If \(I_{{\hat{X}}}\) is matched (so that \(I_{{\hat{Y}}}\) is matched to it by assumption) then we take \(v'=v\), as in the coupling of Schramm [24]. In the case when \(I_{{\hat{X}}}\) is unmatched (which also implies that \(I_{{\hat{Y}}}\) is unmatched), we apply to v a measure-preserving map \(\Phi \), defined as follows: for \(w \in \{2/n,\dots ,n/n\}\) consider the map
$$\begin{aligned} \Phi (w)= {\left\{ \begin{array}{ll} w &{} \hbox { if} w>b \hbox { or if } 2/n\le w\le \gamma _n +1/n, \\ w - \gamma _n &{} \hbox { if } a<w\le b,\\ w + b-a &{} \hbox { if } \gamma _n +1/n<w\le a, \end{array}\right. } \end{aligned}$$
(51)
where \(\gamma _n:=\lceil an/2 -1\rceil / n\). (This is contrast with Schramm’s original coupling, where \(v' = v\) no matter what). See Fig. 1 (top right corner) for an illustration of \(\Phi \), from which it should be clear in particular that \(\Phi \) is a bijection and hence measure-preserving; this is easy to check. Thus letting \(v' = \Phi (v)\) we have that \(v'\) has the correct marginal distribution and thus so does \({\bar{Y}}_{s+1} = T( {\hat{Y}}_s, I_{{\bar{Y}}}, v')\). The rest of Fig. 1 illustrates the various steps in the coupling as well as the content of Lemmas 4.3 and 4.4, as explained in the caption.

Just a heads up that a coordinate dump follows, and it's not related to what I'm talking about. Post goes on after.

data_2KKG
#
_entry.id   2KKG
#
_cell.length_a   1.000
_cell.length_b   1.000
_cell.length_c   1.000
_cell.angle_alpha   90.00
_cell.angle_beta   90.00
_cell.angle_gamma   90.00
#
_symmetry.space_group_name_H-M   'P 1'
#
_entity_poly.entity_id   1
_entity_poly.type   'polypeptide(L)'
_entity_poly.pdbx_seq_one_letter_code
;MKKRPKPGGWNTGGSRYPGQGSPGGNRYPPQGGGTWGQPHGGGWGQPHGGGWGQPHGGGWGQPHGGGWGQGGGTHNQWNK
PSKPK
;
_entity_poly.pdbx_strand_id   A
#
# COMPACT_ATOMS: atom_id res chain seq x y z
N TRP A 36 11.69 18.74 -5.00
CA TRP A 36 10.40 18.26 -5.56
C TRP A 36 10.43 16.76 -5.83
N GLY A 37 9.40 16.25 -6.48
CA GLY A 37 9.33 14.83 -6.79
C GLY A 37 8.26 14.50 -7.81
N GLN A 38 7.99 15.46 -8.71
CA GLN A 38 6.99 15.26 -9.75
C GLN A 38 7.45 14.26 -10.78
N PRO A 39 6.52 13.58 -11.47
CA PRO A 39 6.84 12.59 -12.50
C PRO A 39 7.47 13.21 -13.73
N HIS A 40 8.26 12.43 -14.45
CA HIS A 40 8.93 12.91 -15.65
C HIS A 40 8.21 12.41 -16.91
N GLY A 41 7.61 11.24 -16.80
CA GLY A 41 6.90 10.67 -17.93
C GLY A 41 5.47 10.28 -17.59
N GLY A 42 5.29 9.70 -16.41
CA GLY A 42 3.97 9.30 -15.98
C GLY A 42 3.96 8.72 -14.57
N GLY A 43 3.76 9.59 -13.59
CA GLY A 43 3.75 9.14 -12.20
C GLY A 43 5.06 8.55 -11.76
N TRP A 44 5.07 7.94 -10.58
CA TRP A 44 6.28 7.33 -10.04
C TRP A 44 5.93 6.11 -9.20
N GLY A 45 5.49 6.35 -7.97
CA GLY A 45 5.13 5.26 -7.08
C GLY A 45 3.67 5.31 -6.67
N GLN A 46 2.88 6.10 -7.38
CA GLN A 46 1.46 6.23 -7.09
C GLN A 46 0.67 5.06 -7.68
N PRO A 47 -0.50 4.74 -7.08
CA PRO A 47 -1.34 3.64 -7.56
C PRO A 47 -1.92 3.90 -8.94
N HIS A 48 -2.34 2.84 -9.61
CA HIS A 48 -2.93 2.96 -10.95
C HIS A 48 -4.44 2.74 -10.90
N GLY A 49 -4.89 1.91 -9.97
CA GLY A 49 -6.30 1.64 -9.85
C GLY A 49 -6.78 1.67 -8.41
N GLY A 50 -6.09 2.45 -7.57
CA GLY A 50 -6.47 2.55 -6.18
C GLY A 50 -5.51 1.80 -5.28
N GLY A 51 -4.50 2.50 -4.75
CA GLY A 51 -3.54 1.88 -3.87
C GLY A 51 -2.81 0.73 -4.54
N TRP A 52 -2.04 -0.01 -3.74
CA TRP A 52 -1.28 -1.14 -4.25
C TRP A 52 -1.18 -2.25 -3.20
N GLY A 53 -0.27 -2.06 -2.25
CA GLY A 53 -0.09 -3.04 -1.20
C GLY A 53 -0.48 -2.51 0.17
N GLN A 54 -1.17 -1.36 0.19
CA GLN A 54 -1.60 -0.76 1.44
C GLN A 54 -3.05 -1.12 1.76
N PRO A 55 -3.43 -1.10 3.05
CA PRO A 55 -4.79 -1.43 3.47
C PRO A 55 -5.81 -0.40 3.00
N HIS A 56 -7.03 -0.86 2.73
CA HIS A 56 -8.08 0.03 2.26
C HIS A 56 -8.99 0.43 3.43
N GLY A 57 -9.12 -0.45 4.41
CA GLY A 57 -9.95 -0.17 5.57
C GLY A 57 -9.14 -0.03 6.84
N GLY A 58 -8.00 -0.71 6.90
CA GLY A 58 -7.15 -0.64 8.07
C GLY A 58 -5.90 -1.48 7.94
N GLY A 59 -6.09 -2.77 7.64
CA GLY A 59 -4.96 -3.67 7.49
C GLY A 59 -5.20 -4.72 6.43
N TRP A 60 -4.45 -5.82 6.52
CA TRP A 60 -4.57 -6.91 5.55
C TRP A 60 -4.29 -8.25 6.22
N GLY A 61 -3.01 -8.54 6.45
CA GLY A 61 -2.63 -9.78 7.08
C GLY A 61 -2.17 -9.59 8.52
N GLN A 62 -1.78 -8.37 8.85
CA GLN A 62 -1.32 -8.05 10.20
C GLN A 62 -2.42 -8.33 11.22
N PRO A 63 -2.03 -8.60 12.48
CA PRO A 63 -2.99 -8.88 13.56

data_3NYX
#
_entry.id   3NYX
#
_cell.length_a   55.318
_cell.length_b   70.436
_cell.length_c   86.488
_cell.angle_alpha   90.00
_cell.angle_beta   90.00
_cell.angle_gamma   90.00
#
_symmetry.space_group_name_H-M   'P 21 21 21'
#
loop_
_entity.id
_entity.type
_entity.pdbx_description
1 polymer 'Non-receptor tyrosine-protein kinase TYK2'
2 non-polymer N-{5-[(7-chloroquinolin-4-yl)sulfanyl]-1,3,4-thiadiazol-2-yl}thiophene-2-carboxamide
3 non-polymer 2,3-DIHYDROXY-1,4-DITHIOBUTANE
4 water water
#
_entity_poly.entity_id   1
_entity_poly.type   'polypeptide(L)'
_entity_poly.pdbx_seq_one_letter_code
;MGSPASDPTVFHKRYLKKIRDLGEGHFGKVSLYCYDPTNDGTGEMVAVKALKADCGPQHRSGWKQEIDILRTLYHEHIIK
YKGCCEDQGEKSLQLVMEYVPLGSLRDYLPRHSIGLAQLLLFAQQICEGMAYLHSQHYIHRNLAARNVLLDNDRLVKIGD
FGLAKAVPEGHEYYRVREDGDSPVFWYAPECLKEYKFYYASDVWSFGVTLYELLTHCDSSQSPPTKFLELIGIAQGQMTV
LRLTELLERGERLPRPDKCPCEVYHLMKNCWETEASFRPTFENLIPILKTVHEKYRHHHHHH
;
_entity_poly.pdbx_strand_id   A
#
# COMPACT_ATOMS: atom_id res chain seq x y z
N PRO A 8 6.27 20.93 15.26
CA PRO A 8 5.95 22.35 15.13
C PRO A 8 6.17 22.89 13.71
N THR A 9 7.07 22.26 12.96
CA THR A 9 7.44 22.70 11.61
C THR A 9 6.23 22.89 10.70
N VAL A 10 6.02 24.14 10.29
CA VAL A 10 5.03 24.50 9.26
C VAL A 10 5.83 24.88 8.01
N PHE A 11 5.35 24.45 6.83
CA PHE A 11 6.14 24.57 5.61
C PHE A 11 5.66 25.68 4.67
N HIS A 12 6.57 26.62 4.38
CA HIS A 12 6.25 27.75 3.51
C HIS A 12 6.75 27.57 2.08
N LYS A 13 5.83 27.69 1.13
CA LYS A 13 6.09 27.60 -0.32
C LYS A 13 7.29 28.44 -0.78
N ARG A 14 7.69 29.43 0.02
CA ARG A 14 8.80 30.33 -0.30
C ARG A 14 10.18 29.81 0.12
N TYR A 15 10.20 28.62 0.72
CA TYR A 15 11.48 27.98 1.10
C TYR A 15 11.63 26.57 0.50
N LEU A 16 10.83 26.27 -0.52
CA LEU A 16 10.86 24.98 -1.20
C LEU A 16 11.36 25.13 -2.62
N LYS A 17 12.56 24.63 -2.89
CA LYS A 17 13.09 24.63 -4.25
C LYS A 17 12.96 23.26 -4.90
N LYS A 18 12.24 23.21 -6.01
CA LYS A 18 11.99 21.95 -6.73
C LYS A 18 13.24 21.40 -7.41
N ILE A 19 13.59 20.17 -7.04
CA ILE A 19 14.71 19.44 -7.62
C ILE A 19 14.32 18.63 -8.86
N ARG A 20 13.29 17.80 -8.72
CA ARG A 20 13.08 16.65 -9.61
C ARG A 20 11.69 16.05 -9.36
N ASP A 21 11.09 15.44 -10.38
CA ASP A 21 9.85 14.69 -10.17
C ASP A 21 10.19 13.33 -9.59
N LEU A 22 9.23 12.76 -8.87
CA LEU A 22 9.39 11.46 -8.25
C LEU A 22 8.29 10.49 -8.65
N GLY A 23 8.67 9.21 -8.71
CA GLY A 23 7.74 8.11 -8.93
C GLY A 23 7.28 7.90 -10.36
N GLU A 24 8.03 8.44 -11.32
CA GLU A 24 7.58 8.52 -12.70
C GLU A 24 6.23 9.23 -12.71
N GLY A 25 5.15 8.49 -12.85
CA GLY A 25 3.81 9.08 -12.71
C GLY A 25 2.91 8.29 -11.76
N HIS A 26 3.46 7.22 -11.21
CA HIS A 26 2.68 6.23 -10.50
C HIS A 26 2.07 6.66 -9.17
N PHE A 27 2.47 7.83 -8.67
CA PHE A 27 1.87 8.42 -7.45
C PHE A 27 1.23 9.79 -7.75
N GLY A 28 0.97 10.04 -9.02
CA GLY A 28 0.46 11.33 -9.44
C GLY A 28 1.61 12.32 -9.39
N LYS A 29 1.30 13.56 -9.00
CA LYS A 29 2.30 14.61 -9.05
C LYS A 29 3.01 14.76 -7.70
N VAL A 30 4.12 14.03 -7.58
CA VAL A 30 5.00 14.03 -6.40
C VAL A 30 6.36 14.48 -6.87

Fig. 1

One step of the evolution under the coupling between \({\bar{X}}\) and \({\bar{Y}}\). The red entries represent the marked tiles. Left: the tilings are rearranged so that both marked tiles (which are here both unmatched) are to the left. Right: the second marker v falls, and defines a marker \(v' = \Phi (v)\). In this case we get a fragmentation in both copies. The new marked tile is the rightmost fragment thus created; here they are both matched to each other, verifying in this case the consistency property of the coupling (Lemma 4.3). The total number of unmatched entries has been left unchanged, though. And while the smallest unmatched entry has decreased in size, this has not been by more than a factor of two. This is the content of the key Lemma 4.4 (colour figure online)